"The patch was as unique to her particular aircraft as a fingerprint is to an individual. Research has now shown that a section of aircraft aluminum TIGHAR found on Nikumaroro in 1991 matches that fingerprint in many respects. For a detailed study of this important new development see The Window, The Patch, and The Artifact, Research Bulletin #73 on the TIGHAR website."

That's a fail. 

1. TIGHAR cite to no forensic authority for their assertion that the patch was "unique."
2. As unique "as a fingerprint." In fact, the National Academies of Science in a review of all the forensic fields has stated that there is insufficient scientific basis to make the claim of uniqueness as to fingerprints! And have recommended against fingerprint comparison experts so testifying. 
3. "Match." NAS says drop the "match."

At this point TIGHAR has proved nothing. However the evidence is strongly supportive of their proposition that the found evidence came from Amelia Earhart's aircraft.

Amelia Earhart in Kiribati?

This is the evidence. Immediately below Earhart's plane taking off from Miami. The lighter aluminum patch is clearly visible.

And today, that patch believed found on Kiribati.

The dimensions are said to be the same. Don't look the same. That piece is pretty shiny after 77 years, no? Metallurgical tests?

Wednesday, October 29, 2014

Do not look at Kiribati like that, woman. They find it, you see.

"Amelia Earhart Plane Fragment Identified."-Fox News.

"New research strongly suggests that a piece of aluminum aircraft debris recovered in 1991 from Nikumaroro, an uninhabited atoll in the southwestern Pacific republic of Kiribati, does belong to [Amelia] Earhart’s twin-engined Lockheed Electra."-Fox.

Get out of town. Amelia Earhart on Kiribati? Kiribati! My bros and sis-bros! How it does go? You famous now for more than coconut bra and disappear in ocean!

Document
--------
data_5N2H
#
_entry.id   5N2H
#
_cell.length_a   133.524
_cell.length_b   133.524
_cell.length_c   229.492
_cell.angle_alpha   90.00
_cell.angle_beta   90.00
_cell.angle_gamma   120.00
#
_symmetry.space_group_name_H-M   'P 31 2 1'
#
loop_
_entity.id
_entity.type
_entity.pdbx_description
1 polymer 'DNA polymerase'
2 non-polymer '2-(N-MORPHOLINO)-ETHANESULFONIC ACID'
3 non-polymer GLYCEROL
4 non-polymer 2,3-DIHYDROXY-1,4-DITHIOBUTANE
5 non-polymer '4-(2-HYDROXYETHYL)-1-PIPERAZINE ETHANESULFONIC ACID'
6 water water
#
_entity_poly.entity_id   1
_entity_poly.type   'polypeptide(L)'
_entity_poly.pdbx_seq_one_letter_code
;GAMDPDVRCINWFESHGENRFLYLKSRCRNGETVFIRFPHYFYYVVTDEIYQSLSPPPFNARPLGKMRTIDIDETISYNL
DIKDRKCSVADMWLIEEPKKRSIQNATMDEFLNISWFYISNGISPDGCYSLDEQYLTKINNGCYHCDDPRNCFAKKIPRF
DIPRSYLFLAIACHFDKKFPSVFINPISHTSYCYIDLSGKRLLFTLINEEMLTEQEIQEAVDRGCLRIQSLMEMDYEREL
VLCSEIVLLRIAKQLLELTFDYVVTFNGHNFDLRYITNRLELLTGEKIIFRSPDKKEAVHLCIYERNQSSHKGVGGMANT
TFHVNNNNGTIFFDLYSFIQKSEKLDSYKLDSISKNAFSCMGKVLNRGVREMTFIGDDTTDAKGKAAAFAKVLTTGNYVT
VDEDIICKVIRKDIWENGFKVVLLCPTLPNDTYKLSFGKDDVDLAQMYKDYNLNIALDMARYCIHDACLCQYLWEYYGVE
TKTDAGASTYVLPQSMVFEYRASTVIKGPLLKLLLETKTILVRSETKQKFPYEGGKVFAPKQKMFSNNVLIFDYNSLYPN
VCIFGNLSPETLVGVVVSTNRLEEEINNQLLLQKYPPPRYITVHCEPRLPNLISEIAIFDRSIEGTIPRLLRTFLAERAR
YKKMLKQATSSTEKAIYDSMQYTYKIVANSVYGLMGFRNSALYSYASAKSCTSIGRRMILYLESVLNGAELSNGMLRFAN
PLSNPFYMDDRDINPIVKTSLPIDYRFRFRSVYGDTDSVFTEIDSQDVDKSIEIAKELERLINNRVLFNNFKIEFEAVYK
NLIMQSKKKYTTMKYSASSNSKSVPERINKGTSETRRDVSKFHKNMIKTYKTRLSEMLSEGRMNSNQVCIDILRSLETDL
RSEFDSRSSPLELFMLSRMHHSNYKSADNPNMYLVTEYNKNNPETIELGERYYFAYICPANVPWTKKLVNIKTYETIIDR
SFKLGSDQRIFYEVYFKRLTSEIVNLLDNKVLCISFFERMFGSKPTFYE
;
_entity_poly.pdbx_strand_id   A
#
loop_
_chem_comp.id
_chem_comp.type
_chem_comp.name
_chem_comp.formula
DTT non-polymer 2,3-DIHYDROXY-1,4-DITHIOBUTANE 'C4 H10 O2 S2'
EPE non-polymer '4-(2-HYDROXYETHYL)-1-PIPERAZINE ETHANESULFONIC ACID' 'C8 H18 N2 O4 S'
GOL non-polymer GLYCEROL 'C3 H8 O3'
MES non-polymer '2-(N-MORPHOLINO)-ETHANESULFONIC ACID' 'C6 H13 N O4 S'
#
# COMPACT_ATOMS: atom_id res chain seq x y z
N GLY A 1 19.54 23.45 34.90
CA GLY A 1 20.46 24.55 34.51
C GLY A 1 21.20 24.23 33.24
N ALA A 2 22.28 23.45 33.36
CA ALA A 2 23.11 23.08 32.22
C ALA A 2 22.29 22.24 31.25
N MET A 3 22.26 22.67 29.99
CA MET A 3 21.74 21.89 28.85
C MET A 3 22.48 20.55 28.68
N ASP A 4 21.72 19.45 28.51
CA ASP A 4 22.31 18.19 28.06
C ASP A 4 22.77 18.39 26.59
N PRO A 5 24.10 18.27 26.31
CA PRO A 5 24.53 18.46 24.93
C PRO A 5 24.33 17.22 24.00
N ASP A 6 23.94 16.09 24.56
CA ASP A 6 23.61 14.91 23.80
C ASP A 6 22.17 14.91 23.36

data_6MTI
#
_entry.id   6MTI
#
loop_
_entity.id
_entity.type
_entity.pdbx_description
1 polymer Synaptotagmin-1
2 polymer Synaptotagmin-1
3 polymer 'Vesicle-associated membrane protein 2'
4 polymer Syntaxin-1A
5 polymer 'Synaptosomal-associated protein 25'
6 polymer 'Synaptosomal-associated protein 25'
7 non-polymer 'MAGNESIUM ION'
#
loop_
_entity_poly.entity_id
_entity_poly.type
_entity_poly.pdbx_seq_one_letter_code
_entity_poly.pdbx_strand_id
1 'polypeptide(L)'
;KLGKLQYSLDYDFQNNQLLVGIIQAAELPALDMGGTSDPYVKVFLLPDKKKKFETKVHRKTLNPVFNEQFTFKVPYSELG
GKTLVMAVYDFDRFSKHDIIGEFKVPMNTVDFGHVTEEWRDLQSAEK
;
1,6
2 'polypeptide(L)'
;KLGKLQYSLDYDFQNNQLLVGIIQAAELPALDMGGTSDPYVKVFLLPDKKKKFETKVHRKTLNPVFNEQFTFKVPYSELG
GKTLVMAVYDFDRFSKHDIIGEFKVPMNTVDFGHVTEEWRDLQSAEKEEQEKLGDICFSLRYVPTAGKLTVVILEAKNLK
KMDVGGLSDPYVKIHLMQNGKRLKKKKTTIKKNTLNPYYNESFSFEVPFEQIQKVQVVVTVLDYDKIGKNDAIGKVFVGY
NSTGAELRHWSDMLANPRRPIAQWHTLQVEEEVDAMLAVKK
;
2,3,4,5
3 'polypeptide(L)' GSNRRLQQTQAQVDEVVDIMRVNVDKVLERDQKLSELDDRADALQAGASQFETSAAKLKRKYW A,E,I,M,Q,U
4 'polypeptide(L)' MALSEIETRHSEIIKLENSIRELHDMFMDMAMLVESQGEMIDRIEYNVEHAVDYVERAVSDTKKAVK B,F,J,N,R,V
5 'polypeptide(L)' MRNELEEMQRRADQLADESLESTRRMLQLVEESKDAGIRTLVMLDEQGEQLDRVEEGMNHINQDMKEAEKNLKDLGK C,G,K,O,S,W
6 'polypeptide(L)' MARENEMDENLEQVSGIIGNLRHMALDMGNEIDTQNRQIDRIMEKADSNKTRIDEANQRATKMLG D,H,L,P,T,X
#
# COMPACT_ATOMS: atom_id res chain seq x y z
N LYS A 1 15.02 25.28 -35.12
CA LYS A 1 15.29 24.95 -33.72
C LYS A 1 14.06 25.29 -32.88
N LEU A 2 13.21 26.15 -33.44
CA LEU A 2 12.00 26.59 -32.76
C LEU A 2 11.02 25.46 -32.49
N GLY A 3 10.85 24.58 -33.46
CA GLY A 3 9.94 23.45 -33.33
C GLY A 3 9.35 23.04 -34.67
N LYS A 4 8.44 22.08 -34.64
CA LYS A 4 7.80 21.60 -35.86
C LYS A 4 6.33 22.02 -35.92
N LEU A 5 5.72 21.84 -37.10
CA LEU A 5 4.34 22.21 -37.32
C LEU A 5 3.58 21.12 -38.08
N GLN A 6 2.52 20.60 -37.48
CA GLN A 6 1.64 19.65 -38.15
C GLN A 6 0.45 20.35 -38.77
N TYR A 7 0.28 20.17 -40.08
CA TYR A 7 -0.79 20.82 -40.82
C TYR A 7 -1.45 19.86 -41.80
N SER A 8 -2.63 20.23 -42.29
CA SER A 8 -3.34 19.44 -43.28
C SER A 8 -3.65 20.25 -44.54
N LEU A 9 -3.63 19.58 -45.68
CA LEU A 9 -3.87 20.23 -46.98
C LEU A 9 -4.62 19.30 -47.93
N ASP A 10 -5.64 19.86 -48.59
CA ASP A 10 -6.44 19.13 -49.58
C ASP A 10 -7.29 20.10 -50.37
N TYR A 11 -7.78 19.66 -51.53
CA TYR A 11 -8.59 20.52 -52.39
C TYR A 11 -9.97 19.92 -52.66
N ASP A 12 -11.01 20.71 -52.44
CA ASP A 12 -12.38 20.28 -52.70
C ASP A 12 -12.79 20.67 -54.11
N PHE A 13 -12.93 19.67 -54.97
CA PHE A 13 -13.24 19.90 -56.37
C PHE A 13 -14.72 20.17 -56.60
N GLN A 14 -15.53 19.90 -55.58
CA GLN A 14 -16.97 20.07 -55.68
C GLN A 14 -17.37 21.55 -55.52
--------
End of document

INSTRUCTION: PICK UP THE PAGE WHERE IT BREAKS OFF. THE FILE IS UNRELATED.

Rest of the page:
Yahoo, excuse me Yahoo!, news puts a ? at the end of its headline and goes on to say:

"At least that's the contention of researchers with The International Group for Historic Aircraft Recovery (TIGHAR), a private organization that's been on the trail of Earhart for years."

Kiribati, they no deprive you of this. Flying TIGHARS find it on Kiribati! 

The Day.

Referring Sites:


Weirdest thing I ever saw. No idea what that is.

Search Keywords:

-obama clinically depressed?
-barack obama depressed 2014 (yesterday)

There have been several similar search queries since writing that post.


Man, we fell out of favor with the South Koreans real fast, not a single visitor today! And how many yesterday, 50+? Google why do you report out BS like that? U.S. 79, Russia, 30, only two countries in double figures. 

Tuesday, October 28, 2014

"Jerry Jones is Fucking Crazy."-Deadspin.

He-he-he-he. Oh my God, thank goodness somebody else writes like that. Deadspin is an American sports website, well-respected. It doesn't matter who Jones is. Thank you Deadspin for that headline.

Moving On.

It was to be called the "Pitt Vaccine."

He came from the east. Jonas Salk came from New York and he came west looking for a laboratory of his own. Pitt gave it to him. He wanted complete control and went on national radio and preempted JAMA's publication of the scientific paper written by him and his Pitt team. "The Scientist Speaks for Himself," was precisely what his career became. It was the "Salk Vaccine" after the the scientist spoke for himself and at the conference at the University of Michigan where the trials were deemed a success he credited none of his Pitt colleagues by name.

He left Pitt when Chancellor Edward Litchfield wouldn't give him total independence from the university for a proposed new mega-lab and in 1960 the Salk Institute for Biological Studies, producer of eight Nobel Laureates was created, in LaJolla California.

A Precisely Measurable Triumph.

Google's doodle today is:

The caption to this photograph, from Wikipedia's "polio vaccine" page, reads:

"Jonas Salk administers his polio vaccine on February 26, 1957 in the Commons Room of the Cathedral of Learning at the University of Pittsburgh where the vaccine was created by Salk and his team."

There was a time. There was a time when this nation, and the world, turned its attention, and its hopes, to Pitt.
FREETOWN, Sierra Leone — It took a plane, a bus, a water taxi and a van to get Samantha Power here to the capital...-NBC News.

Sierra Leone, she's yours.

The Day.

South Korea
United States
China                                           2                                         

Ok, fine. Somebody from South Korea email me, Make my The Day.

Monday, October 27, 2014

Pageviews ("Now") by Countries.

South Korea, 25.
United States, 3.
Canada, 1.